San Remo or Sanremo and the names that won't die

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03/25/2014| 0 comments
by Neil Browne

San Remo or Sanremo and the names that won't die

Whatever you call it, it's a hell of a race.

off our bingo cards as Travis Tygart of the U.S. Anti-Doping Agency (USADA) is saying he is willing to go public with the redacted names. Much like the local newspaper that publishes the names and mug shots of guys who employ the services of prostitutes in the hope the public shaming is enough to teach them a lesson, Tygart says that until all the names are public and are removed from a position of power (directors, trainers, coaches, doctors), nothing will change - cycling will remain as dirty as a newborn’s diaper.

I’ve said this before, I still truly believe that cycling has taken a turn for the better and is much cleaner than the Lance Armstrong era. Don’t get me wrong, when you have two guys on the same team turn up positive doping results and in the not so recent past employed a doctor with a shady history, I raise an eyebrow. But I’m not willing to accuse a team of organized doping. You’re always going to have a few guys that are going to cheat. Hell, you have that in every walk of life, from the boardroom, to our resumes (I might have exaggerated a little on my LinkedIn profile and claimed to have invented the umlaut), to Strava. Anyways, I digress.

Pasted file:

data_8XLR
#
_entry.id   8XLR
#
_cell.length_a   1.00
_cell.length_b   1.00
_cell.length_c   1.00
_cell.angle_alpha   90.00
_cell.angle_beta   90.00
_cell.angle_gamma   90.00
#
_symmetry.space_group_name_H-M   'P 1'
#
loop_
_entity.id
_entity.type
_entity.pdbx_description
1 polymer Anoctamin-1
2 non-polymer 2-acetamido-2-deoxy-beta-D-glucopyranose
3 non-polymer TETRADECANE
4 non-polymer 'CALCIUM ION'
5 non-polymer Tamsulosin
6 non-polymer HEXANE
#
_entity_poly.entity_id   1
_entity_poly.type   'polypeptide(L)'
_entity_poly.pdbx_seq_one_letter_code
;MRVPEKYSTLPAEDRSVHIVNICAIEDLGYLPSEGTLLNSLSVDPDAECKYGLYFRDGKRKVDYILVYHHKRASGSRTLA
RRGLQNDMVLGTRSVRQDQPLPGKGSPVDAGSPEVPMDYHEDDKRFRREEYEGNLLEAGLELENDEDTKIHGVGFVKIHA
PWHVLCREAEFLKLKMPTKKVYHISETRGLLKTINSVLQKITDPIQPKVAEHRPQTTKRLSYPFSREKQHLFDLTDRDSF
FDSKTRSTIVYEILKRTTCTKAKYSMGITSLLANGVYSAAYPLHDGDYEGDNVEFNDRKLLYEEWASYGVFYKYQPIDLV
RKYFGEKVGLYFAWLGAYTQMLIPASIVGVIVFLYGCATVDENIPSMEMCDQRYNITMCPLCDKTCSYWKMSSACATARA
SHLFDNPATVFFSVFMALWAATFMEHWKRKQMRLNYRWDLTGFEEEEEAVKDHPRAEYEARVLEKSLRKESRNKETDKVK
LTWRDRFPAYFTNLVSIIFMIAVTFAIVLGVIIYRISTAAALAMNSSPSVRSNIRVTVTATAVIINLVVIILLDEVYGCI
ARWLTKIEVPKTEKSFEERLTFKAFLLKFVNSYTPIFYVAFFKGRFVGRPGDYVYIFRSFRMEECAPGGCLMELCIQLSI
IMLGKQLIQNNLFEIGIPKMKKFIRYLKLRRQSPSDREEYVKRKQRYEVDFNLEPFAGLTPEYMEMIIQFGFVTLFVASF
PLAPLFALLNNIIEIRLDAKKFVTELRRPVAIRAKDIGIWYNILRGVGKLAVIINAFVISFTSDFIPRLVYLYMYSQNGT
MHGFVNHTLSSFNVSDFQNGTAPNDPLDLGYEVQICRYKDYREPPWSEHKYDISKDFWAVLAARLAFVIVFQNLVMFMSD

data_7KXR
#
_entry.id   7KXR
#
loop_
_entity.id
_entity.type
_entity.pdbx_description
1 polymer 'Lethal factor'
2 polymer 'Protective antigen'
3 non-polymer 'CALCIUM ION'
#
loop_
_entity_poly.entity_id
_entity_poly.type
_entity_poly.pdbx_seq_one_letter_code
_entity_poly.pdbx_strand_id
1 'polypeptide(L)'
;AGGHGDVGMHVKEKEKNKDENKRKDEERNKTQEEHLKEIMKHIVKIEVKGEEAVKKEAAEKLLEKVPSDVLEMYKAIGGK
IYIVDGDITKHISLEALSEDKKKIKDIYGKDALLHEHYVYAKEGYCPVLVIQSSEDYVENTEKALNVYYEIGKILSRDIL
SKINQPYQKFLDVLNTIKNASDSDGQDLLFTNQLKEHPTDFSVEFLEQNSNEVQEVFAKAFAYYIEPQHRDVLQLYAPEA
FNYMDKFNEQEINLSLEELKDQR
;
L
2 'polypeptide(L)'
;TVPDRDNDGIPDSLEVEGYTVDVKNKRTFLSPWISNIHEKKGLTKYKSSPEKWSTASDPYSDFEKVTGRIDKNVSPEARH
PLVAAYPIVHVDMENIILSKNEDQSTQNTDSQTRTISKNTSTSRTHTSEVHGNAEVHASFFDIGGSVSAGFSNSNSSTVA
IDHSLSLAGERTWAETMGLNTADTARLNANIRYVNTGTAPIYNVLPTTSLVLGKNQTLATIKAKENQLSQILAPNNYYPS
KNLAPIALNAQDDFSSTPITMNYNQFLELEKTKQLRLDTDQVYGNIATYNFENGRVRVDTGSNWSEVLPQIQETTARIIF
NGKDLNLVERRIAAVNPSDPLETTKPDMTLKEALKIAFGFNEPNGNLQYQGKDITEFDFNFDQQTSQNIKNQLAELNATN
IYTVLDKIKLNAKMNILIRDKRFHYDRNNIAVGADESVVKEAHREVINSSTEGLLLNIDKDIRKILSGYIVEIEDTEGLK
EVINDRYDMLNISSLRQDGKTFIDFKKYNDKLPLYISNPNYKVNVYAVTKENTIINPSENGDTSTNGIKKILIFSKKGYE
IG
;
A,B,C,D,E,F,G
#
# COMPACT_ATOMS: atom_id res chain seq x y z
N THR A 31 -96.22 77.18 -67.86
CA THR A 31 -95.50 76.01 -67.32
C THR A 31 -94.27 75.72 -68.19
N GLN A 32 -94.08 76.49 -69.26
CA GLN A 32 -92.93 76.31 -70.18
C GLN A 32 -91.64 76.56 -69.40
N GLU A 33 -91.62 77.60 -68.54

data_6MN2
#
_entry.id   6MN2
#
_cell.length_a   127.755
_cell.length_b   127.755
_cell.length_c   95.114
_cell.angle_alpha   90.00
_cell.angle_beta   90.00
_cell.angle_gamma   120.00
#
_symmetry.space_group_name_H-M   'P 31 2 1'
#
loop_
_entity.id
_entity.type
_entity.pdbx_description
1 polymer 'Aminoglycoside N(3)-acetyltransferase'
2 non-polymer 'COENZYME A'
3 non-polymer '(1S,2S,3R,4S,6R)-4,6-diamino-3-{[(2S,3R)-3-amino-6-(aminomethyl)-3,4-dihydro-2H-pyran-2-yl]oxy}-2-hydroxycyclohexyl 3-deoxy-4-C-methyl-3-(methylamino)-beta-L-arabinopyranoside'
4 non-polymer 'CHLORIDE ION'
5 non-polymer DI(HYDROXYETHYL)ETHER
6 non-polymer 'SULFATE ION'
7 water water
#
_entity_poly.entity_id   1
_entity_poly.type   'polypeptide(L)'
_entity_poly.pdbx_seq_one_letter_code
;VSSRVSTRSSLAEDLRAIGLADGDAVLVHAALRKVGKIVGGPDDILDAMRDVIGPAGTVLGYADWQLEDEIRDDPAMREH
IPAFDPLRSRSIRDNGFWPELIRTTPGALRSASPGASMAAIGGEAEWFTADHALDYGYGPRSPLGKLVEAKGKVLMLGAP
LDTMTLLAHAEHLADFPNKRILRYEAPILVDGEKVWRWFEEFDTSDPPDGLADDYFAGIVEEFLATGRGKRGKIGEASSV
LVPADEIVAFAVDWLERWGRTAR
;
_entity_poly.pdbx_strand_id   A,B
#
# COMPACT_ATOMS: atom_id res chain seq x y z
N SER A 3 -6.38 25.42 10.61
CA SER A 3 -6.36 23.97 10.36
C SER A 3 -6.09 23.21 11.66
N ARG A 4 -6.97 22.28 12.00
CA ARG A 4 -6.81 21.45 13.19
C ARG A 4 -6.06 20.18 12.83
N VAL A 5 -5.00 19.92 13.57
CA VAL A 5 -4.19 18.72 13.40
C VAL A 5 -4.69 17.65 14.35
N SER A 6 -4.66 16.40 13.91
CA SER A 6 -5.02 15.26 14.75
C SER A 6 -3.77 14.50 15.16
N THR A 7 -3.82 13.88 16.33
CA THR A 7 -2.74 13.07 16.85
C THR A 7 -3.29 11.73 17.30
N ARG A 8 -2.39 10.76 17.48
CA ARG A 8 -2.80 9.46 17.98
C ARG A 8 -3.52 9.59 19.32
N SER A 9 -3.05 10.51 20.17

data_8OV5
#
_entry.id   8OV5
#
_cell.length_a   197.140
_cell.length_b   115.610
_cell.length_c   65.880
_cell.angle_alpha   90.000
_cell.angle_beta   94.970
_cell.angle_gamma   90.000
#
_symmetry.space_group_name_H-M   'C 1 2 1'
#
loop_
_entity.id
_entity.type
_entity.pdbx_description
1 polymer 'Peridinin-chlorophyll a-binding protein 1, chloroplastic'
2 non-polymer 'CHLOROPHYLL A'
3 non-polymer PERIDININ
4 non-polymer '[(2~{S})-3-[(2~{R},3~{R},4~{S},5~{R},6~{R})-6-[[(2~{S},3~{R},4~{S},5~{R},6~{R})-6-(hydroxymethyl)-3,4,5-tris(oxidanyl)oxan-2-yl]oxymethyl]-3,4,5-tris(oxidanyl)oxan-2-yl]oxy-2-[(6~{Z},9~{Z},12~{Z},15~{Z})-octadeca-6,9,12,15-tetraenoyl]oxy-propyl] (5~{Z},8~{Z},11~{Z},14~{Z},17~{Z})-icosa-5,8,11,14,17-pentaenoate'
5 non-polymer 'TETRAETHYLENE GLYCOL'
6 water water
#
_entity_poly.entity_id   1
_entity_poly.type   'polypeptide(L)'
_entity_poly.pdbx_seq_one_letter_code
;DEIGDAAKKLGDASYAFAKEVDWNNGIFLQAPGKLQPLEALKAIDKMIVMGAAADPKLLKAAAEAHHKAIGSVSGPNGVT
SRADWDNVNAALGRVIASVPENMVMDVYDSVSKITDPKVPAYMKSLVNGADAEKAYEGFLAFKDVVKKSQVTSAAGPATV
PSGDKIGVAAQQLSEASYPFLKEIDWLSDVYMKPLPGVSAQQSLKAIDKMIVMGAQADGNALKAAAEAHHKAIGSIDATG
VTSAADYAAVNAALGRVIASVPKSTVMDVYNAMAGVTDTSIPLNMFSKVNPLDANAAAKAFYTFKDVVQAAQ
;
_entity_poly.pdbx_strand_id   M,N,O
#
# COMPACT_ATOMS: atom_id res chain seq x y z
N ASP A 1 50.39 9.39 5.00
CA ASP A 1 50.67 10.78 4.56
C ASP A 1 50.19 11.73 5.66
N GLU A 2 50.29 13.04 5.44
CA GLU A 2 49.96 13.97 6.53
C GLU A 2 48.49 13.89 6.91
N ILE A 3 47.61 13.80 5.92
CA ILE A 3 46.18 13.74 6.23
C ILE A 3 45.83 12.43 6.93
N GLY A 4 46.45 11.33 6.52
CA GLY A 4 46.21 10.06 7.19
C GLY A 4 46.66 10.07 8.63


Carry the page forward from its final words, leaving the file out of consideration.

Will publishing the blacked-out names do anything for the sport now or is it just an idle threat to force riders to give up names and doping suppliers? I’ve seen enough episodes of CSI: Miami to know that all it takes is the threat of jail and suspects roll over like a dead goldfish. And you know the old expression about a dead fish – it starts to stink from the head down.

Tygart is looking to cut off the head and remove the stink. It’s a viable plan and one that might work. But again, if there’s anything I’ve learned from Detective Horatio Caine it is you cut off one head and another one will appear. That said, it’s still important that the names become public so all cheaters know that eventually they will be caught and their reputations ruined. Look at Armstrong now. Just a few years ago he had the world at his feet and was a seven-time Tour winner and founder of LiveStrong. Now, he is forever known as the guy who cheated, bullied, and got kicked out of his own foundation. No one wants to have their reputation destroyed like that. By making the names known it is forcing the hand of the UCI to react. Like Tygart said, the honeymoon with the new UCI President Brian Cookson is over. Now it’s time for action.

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